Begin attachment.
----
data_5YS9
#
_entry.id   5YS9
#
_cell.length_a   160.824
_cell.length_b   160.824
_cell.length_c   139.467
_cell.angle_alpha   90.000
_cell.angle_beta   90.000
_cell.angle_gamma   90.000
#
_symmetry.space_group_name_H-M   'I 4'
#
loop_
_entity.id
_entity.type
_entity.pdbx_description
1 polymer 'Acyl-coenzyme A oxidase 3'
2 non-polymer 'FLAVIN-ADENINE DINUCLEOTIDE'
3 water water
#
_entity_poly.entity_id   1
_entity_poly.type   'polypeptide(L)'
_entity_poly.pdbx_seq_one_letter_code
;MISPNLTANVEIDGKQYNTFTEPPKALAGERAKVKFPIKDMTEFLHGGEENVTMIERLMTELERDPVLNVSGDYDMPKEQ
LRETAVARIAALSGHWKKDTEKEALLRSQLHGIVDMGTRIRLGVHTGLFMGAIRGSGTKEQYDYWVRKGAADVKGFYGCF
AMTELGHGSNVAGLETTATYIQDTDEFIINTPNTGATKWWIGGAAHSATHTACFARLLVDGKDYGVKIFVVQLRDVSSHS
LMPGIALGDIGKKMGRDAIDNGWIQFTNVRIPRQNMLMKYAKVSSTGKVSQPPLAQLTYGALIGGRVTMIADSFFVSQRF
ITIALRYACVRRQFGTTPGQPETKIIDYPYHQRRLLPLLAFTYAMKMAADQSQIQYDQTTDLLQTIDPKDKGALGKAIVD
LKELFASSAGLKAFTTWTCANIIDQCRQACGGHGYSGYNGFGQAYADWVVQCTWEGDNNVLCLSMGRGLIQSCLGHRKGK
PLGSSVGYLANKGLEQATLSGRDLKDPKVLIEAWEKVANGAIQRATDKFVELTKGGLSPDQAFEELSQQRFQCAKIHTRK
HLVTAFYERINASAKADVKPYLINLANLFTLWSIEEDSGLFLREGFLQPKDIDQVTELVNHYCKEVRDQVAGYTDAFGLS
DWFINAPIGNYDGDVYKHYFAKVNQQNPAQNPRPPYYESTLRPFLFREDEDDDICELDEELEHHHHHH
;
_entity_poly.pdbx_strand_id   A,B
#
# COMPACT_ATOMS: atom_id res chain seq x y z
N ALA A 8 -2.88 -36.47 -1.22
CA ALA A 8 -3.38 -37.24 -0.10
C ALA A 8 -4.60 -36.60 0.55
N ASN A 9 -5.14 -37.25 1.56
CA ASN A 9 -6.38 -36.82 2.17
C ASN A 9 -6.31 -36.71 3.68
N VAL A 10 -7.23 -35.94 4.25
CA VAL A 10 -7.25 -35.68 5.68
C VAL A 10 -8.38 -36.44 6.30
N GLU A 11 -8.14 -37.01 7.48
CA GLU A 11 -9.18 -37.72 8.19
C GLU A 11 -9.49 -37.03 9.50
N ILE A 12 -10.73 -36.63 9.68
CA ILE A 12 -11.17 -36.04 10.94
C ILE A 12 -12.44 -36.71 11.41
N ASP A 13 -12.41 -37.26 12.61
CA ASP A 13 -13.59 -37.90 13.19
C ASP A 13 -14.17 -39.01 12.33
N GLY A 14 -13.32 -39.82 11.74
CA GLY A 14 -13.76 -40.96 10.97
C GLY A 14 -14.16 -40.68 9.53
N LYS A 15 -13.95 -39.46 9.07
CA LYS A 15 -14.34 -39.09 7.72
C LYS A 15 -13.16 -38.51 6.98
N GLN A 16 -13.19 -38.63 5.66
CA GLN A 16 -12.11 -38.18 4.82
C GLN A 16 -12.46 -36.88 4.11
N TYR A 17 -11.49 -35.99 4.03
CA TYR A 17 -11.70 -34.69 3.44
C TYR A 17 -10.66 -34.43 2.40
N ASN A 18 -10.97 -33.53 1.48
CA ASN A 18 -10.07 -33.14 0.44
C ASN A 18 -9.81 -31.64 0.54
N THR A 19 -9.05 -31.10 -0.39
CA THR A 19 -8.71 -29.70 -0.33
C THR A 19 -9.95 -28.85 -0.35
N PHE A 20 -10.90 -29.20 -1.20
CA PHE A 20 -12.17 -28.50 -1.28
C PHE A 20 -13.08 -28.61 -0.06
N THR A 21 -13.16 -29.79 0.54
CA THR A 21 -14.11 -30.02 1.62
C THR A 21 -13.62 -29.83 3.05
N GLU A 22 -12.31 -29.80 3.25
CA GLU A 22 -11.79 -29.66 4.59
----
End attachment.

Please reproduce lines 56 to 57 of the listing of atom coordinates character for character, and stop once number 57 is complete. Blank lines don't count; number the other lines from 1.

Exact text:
N GLY A 14 -13.32 -39.82 11.74
CA GLY A 14 -13.76 -40.96 10.97